Saturday, April 24, 2010

Shiny sink

A shiny sink means being able to block, wash a sweater, or set skeins of handspun with no prep first.

You're right, Mom.

Friday, April 23, 2010

Whose shoes?

Since I started wearing the same size shoes as Mom, the question of "whose shoes" has been an ongoing one. (So has "whose sweater", "whose socks", and "whose shirt", for the record.) This is partly due to having similar taste, and partly due to buying the same items because of that similar taste.

The conversation you will read below is a pretty typical version of "Whose shoes?", which happened a few days ago.

Me: (Sees Mom wearing a pair of my clogs.) SHOE STEALER!
Mom: (Looks down at the shoes she is wearing, sees a similar pair next to the couch.) No, those are yours.
Me: No, they're *both* mine. You're wearing the black ones; those are the brown ones.
Mom: (Stands next to the pair of brown shoes.) Huh. The color is pretty close.
Me: The color is MINE. Yours are red.
Mom: Hm. You're right.

Thursday, April 22, 2010

Pretty, but alas, not smart

Sometimes, I amaze myself.

A few days ago, it started to rain again, which is great! California has been murmuring about another drought and yours truly is not a fan of the three-minute showers of her childhood. Also, I *may* have just bought the world's sassiest raincoat for Maryland Sheep & Wool.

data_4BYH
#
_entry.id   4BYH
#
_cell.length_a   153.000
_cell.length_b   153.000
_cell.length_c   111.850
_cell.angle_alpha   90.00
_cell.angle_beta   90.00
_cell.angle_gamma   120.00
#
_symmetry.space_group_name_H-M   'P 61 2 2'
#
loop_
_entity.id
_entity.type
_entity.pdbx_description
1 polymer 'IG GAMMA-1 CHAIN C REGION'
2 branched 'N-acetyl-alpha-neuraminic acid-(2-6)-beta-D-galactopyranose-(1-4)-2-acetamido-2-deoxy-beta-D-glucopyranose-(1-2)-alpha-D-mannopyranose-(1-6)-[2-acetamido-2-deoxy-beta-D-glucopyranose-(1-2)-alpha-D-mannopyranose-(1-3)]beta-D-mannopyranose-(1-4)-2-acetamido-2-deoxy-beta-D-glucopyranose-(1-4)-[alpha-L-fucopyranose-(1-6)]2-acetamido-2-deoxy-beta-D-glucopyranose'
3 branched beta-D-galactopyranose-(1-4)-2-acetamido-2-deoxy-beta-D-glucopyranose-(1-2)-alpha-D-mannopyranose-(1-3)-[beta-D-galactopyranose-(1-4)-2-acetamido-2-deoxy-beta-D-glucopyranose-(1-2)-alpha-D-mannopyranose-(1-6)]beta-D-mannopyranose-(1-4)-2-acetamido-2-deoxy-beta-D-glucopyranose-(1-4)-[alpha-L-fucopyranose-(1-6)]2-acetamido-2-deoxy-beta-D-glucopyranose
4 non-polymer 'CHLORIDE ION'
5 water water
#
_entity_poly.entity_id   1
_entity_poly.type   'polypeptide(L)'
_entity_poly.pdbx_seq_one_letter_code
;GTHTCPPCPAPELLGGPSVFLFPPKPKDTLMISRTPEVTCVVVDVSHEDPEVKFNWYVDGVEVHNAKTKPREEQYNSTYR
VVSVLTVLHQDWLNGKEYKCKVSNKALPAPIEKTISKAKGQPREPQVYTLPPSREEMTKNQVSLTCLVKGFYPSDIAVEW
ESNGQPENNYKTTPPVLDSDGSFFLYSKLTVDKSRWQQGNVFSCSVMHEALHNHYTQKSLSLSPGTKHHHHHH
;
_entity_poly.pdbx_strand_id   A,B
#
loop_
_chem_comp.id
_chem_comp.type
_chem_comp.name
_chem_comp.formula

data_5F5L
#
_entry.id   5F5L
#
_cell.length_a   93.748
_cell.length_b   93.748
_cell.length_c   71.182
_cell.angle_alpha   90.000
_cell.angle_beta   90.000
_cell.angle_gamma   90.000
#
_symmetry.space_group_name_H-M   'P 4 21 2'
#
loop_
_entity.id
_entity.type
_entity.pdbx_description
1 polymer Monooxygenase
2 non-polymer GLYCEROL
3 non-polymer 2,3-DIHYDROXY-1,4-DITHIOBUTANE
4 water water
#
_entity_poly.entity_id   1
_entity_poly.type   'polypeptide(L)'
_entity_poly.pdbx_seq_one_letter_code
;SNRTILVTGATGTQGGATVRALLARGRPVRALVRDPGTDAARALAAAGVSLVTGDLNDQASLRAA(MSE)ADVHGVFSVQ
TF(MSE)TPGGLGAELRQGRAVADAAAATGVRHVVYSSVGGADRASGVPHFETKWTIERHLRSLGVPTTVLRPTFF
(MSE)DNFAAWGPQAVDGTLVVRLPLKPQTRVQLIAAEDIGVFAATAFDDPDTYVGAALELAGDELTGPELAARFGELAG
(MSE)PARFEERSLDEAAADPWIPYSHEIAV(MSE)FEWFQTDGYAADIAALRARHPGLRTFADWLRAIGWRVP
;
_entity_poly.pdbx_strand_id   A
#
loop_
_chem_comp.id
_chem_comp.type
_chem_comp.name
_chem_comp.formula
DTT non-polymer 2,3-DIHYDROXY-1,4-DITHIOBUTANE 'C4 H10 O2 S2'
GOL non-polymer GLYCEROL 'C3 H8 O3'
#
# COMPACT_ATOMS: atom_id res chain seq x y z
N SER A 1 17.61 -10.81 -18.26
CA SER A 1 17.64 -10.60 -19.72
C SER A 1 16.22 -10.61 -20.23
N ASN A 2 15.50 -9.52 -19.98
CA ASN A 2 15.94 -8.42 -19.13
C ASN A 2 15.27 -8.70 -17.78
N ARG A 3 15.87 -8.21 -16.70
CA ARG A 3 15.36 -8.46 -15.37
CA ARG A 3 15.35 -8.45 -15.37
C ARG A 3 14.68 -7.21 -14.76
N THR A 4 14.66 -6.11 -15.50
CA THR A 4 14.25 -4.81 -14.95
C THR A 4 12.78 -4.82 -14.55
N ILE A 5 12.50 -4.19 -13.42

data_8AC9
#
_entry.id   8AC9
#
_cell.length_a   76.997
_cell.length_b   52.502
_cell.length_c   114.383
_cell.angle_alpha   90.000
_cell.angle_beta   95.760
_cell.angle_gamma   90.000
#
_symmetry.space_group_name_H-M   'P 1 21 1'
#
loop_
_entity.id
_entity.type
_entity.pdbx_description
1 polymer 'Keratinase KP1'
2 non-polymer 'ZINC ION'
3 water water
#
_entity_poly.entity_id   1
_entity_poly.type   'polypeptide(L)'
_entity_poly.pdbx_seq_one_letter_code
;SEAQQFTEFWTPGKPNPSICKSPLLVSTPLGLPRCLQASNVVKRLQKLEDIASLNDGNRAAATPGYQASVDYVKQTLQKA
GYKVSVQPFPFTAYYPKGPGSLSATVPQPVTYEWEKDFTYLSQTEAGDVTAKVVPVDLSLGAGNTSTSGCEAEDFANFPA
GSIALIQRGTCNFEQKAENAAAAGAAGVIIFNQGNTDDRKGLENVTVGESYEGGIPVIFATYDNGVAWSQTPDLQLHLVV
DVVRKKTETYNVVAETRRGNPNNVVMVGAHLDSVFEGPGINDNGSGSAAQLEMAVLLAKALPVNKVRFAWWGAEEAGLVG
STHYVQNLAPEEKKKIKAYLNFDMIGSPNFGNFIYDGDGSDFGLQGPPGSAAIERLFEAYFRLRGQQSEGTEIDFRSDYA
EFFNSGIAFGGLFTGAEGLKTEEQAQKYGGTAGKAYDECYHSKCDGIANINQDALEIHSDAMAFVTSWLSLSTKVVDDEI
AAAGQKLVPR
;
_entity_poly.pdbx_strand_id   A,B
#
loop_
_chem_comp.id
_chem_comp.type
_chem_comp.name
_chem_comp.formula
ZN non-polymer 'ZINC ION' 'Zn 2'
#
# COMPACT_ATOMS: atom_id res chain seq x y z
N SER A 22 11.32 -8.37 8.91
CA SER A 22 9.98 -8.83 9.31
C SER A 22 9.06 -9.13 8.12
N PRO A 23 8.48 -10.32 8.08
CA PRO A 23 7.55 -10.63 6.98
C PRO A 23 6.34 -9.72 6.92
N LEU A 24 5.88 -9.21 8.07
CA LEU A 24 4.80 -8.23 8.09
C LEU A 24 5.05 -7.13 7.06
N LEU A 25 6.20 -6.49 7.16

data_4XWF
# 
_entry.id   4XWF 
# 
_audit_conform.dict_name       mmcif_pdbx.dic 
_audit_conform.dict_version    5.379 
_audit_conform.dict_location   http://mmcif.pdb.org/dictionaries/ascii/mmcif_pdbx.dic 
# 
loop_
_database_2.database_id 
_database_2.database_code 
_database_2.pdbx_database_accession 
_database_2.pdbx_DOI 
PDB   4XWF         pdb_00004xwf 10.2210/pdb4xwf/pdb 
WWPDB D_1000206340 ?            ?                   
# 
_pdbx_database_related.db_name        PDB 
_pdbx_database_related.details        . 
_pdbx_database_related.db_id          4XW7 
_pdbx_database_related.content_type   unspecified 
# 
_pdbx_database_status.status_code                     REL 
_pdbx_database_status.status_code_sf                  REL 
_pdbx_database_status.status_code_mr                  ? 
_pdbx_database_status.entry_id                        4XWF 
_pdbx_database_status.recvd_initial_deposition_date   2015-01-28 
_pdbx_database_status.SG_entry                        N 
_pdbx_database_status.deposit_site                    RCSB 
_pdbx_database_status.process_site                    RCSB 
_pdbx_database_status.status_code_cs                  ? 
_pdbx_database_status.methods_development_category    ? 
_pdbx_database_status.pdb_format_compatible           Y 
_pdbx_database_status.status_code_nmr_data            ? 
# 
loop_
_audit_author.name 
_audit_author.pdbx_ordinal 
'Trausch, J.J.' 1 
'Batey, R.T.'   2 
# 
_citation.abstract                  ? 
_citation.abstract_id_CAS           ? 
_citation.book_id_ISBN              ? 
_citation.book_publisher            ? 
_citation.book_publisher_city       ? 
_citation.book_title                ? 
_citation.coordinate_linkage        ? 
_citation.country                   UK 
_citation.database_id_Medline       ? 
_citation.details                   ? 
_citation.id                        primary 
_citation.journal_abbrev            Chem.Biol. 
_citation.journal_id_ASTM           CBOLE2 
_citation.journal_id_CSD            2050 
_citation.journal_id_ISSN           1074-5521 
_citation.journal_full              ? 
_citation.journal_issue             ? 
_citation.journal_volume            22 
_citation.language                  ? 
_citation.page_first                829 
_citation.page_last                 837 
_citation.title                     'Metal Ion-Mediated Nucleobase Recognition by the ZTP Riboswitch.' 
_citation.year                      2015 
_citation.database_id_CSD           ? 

But, I digress.

Given our impending adventure, I have been on the hunt for the perfect pair of rain boots. I have a great pair that I bought before the Cruise of '08, but Mom has claimed those. So, a-huntin' I decided to go. But, since the Social Pressure Experiment of '08, I have been more circumspect in my purchasing- even when it comes to shoes. And boots.

I had found a pair of boots that I Really Liked(tm) but I wasn't sure about, so I decided to try out a pair of boots that I bought three years ago. See, these were the boots that I Really Liked(tm), but once I had ordered them, I thought that they were a bit ... stiff. New boots. They need breaking in, right?

Over the last three years, I've worn them five or six times, and they have been stiff in the top of the foot the whole time. I mean, they haven't broken in at all. The other day, I decided I was going to give them one more try, and if they didn't break in, I was going to take them in to the shoemaker to be broken in.

I sat down, laced into my first boot, and went to put on the second boot. That was when I noticed a tiny piece of plastic peeking out to the side. I pulled on it to find...

... a plastic shoe form. I laced up the boot, and thought, "This is actually SUPER COMFORTABLE."

So, I checked the other boot. Found the plastic shoe form. Pulled it out. Boot #2, immediately more comfortable.

The most offensive thing about this is that I've worn them *several* times before. I remember scooping all of the shoe guts out of them. When I've worn them before, I managed to convince myself that they just needed breaking in.